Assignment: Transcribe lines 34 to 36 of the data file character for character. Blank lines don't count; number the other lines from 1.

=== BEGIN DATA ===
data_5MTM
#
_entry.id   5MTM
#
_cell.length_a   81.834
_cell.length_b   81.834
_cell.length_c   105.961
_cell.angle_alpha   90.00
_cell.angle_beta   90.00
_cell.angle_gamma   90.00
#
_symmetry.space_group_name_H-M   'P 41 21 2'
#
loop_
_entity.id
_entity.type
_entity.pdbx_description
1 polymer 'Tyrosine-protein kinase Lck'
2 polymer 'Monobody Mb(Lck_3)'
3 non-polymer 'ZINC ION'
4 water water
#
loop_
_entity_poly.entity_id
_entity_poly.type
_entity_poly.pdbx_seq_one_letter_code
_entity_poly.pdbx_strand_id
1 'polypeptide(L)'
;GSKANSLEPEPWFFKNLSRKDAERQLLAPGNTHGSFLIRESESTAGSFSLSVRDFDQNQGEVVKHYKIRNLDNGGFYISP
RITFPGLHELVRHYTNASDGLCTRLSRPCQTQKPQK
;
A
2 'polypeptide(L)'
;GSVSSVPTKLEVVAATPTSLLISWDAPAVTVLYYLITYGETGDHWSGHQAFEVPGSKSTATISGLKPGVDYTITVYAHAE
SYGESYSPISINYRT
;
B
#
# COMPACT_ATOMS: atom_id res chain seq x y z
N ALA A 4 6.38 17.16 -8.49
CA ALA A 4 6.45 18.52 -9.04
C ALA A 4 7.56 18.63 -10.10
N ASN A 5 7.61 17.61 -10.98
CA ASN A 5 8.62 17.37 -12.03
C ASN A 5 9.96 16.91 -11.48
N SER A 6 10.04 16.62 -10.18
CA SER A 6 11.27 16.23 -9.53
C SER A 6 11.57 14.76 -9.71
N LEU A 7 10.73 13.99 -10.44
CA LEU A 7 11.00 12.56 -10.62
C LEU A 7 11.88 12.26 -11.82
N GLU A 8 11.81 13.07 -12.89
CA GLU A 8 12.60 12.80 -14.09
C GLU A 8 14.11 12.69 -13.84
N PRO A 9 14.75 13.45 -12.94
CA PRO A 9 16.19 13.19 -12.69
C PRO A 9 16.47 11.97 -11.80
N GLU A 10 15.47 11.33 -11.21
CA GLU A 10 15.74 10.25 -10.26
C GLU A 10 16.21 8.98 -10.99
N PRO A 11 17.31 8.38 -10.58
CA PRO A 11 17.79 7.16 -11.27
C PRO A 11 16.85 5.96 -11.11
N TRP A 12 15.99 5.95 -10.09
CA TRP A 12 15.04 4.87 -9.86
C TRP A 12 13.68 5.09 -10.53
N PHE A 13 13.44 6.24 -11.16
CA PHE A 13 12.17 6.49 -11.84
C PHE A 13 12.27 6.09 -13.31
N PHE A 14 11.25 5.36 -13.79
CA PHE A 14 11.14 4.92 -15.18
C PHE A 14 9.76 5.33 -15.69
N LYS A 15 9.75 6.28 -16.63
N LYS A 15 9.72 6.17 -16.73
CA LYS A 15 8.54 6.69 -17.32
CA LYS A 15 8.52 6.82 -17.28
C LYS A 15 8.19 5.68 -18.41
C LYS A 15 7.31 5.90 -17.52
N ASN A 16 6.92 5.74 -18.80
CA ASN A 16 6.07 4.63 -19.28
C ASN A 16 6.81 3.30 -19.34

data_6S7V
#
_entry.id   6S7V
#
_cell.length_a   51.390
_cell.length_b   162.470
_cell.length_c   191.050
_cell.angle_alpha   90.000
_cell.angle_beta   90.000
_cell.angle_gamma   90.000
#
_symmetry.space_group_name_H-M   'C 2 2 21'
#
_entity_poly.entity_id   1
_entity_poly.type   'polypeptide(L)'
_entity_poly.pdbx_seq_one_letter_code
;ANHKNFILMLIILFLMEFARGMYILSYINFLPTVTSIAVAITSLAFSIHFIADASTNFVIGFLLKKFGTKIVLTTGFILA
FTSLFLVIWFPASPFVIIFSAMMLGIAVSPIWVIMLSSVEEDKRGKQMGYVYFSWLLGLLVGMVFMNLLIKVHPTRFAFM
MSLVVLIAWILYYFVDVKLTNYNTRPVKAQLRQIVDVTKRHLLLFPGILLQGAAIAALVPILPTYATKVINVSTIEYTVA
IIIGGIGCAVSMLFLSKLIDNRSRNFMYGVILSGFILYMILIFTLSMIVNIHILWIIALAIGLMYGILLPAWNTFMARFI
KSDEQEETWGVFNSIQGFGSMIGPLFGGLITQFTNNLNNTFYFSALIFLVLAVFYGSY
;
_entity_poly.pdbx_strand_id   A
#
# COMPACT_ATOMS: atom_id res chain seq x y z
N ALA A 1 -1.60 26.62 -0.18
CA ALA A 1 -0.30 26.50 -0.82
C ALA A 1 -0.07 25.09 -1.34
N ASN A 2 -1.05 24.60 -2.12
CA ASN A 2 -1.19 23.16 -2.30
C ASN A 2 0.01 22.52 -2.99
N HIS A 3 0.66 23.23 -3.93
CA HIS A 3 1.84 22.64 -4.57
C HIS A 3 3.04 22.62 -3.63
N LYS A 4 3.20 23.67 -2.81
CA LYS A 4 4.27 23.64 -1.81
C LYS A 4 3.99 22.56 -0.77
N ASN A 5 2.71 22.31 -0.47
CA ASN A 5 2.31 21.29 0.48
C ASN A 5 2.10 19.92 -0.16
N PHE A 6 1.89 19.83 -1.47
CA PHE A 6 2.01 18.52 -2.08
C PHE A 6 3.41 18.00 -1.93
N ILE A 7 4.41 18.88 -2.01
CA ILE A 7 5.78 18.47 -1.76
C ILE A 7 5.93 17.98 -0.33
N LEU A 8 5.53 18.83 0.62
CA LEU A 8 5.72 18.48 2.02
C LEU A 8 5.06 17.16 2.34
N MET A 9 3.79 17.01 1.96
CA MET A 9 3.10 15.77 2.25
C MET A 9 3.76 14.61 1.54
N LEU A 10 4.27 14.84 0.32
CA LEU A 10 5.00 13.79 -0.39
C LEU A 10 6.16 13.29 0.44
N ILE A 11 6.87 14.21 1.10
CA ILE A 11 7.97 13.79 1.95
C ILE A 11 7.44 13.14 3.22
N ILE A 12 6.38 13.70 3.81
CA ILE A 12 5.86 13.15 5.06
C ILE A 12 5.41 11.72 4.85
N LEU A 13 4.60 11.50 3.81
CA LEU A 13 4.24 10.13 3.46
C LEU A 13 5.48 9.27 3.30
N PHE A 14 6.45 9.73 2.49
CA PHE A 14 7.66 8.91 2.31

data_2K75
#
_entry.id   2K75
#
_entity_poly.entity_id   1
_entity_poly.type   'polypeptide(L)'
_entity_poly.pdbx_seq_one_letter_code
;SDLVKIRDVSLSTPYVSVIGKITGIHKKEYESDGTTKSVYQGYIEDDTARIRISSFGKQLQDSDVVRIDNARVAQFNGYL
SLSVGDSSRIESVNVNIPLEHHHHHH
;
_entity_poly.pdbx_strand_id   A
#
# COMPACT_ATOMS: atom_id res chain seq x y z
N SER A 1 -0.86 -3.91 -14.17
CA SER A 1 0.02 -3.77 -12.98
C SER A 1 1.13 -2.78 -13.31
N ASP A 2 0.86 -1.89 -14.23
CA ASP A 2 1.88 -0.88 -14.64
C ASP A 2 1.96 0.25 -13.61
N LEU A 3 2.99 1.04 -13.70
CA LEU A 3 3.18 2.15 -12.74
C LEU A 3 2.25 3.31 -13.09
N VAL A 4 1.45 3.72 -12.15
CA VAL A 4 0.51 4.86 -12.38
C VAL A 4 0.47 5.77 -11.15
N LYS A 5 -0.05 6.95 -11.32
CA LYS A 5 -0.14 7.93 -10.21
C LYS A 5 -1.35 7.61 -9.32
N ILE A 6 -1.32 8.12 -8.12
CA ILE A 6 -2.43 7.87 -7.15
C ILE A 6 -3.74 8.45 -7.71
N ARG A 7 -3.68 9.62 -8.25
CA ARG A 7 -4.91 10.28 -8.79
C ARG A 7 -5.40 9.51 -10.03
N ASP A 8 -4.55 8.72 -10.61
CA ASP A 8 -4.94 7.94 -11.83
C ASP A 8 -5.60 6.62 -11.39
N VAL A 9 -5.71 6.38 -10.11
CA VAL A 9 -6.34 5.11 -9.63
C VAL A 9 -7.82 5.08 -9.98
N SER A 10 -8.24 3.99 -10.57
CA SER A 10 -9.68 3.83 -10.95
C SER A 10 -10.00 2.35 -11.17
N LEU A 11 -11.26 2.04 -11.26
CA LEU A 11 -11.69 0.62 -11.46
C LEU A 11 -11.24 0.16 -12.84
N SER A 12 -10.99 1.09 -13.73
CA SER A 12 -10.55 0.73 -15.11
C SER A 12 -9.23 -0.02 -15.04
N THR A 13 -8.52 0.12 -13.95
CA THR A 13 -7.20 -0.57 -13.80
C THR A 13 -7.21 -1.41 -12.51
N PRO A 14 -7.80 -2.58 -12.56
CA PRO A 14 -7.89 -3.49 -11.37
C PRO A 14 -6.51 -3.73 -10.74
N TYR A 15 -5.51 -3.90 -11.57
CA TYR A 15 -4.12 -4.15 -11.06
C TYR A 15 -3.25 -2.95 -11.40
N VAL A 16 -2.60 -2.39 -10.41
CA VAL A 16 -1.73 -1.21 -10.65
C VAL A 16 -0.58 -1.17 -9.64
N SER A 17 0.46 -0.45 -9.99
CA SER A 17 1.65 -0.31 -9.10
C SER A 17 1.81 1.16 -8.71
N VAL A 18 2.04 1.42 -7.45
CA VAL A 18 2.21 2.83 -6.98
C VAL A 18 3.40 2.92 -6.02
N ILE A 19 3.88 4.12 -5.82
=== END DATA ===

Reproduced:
;GSVSSVPTKLEVVAATPTSLLISWDAPAVTVLYYLITYGETGDHWSGHQAFEVPGSKSTATISGLKPGVDYTITVYAHAE
SYGESYSPISINYRT
;